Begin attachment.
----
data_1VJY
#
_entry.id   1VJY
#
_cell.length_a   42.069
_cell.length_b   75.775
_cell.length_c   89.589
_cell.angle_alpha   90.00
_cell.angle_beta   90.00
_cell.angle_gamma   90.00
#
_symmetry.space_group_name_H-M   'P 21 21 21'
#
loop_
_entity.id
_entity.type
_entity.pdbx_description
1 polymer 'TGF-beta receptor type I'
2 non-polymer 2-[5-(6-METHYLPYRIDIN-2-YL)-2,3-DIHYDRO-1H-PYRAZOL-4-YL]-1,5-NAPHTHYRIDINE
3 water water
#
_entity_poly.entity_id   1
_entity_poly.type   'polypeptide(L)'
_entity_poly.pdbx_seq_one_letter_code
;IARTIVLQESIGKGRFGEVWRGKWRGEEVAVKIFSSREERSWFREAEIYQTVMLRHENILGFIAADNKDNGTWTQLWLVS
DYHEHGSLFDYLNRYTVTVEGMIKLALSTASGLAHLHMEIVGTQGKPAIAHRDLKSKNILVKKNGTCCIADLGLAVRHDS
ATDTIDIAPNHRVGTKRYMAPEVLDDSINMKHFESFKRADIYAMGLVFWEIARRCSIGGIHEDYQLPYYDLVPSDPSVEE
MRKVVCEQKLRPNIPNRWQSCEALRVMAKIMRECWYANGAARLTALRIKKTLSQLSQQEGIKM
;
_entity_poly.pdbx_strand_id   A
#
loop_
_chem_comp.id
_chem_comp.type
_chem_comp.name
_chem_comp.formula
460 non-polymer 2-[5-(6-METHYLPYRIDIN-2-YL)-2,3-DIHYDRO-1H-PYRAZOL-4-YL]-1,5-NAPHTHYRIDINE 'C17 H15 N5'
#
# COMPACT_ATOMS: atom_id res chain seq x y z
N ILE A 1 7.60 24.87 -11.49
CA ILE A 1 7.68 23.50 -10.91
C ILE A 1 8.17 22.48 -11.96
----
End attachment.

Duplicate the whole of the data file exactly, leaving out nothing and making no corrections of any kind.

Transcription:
data_1VJY
#
_entry.id   1VJY
#
_cell.length_a   42.069
_cell.length_b   75.775
_cell.length_c   89.589
_cell.angle_alpha   90.00
_cell.angle_beta   90.00
_cell.angle_gamma   90.00
#
_symmetry.space_group_name_H-M   'P 21 21 21'
#
loop_
_entity.id
_entity.type
_entity.pdbx_description
1 polymer 'TGF-beta receptor type I'
2 non-polymer 2-[5-(6-METHYLPYRIDIN-2-YL)-2,3-DIHYDRO-1H-PYRAZOL-4-YL]-1,5-NAPHTHYRIDINE
3 water water
#
_entity_poly.entity_id   1
_entity_poly.type   'polypeptide(L)'
_entity_poly.pdbx_seq_one_letter_code
;IARTIVLQESIGKGRFGEVWRGKWRGEEVAVKIFSSREERSWFREAEIYQTVMLRHENILGFIAADNKDNGTWTQLWLVS
DYHEHGSLFDYLNRYTVTVEGMIKLALSTASGLAHLHMEIVGTQGKPAIAHRDLKSKNILVKKNGTCCIADLGLAVRHDS
ATDTIDIAPNHRVGTKRYMAPEVLDDSINMKHFESFKRADIYAMGLVFWEIARRCSIGGIHEDYQLPYYDLVPSDPSVEE
MRKVVCEQKLRPNIPNRWQSCEALRVMAKIMRECWYANGAARLTALRIKKTLSQLSQQEGIKM
;
_entity_poly.pdbx_strand_id   A
#
loop_
_chem_comp.id
_chem_comp.type
_chem_comp.name
_chem_comp.formula
460 non-polymer 2-[5-(6-METHYLPYRIDIN-2-YL)-2,3-DIHYDRO-1H-PYRAZOL-4-YL]-1,5-NAPHTHYRIDINE 'C17 H15 N5'
#
# COMPACT_ATOMS: atom_id res chain seq x y z
N ILE A 1 7.60 24.87 -11.49
CA ILE A 1 7.68 23.50 -10.91
C ILE A 1 8.17 22.48 -11.96